While in Oxford, you may require the attention of a doctor due to a minor accident or sudden illness, or you may need a new prescription of a medication you regularly take. Based on a survey sent to IFSA-Butler students in the UK, of the 37 participants that regularly take a prescription medicine, only about 68% were able to bring enough medicine to last them the entire term.
Making the Appointment
Every Oxford college will have a nurse and an associated General Practitioner
(GP). On the one occasion in which I had to visit the GP, I simply walked into the GP office (located across the street from Worcester College) in the afternoon and scheduled an appointment for 4 p.m. that same day. I have heard this may not always be case with GPs, but our college nurse always makes her office hours known and was always very responsive to emails. You will also be able to schedule an appointment with the GP over the phone.
For Tier 4 Visa Holders
(Students studying the U.K. for more than six months)
If you are a yearlong student on a Tier 4 visa, make sure you register with the GP upon arrival in the U.K. and get a confirmation letter of having done so. At Worcester College, our college nurse facilitated this process and made sure we had all completed this step. By registering, you will then be considered a resident of the city for the duration of your study. If you neglect to register, you would run into problems when attempting to make an appointment later on because you would not be considered a member of the NHS system.
The National Health Service in the United Kingdom is dramatically different from the private healthcare providers and private insurance companies in the United States. Of course, in both the U.S. and the U.K., the quality of care and length of wait time varies depending on where in the country you may be. And without getting into the specific differences between the systems, the way you pay to see a doctor in the U.K. will depend on what type of visa you have. In my experience, as someone with a Tier 4 visa (which I needed to stay in the country for the academic year), I had already paid a fee to the NHS when I applied for my visa. Therefore, when I visited the GP I did not pay anything out-of-pocket.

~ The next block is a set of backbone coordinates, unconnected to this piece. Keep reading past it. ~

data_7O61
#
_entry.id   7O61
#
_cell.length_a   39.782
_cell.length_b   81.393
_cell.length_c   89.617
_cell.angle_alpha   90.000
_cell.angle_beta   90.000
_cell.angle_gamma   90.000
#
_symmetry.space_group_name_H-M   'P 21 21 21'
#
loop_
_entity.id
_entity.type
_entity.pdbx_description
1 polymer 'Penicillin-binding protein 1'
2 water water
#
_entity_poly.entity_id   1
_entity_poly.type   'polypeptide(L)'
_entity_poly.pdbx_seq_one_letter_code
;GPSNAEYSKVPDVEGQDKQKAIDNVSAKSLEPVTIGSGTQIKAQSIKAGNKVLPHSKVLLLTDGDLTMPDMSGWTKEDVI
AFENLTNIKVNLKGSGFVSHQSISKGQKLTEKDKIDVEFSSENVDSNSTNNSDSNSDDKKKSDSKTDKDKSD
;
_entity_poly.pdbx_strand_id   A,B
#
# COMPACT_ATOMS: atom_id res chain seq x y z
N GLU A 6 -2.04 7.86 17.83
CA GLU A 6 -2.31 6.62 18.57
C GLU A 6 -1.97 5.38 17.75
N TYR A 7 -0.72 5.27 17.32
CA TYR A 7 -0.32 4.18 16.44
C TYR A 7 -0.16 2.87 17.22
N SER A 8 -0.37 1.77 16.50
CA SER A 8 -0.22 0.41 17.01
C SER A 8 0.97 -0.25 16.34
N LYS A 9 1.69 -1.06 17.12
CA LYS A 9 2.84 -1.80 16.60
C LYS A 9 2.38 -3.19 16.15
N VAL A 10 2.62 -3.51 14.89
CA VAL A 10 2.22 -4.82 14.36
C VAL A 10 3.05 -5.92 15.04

If you are not
staying in the U.K. for longer than six months, and therefore do not have a Tier 4 visa, you may have to pay out-of-pocket for things like a test for strep throat or a visit to the hospital or GP’s office. However, as an IFSA-Butler student, you can submit a claim to the Cultural Insurance Services International and receive a refund for these expenses.
Getting a prescription from a GP
Before heading abroad, I would recommend asking your doctor whether you can fill enough of your prescription to last the duration of your stay in the U.K. If you are not able to take enough of your prescription with you, you may need to visit the GP to ask for a new prescription of a similar medication (if available). For example, if you are on a prescription birth control, it may be possible to pick up multiple months of your prescription at once if you prefer to stay with that brand. If not, I have heard from students that doctors in the U.K. will work with you to find a birth control most similar to the one you were taking in the U.S.
If you suffer an injury or illness while in the U.K., you may also need to fill a prescription. When I got sick, the GP associated with my college prescribed me a common medication and handed me a slip to show to a pharmacist. Finding a pharmacy is easy enough in Oxford: most beauty supply stores will have a pharmacy, and your GP’s office can give you a list of nearby pharmacies as well. To obtain the medicine, I simply handed the pharmacist the slip the doctor gave me and waited about ten minutes for them to fill my prescription. Almost all prescriptions will cost about £8.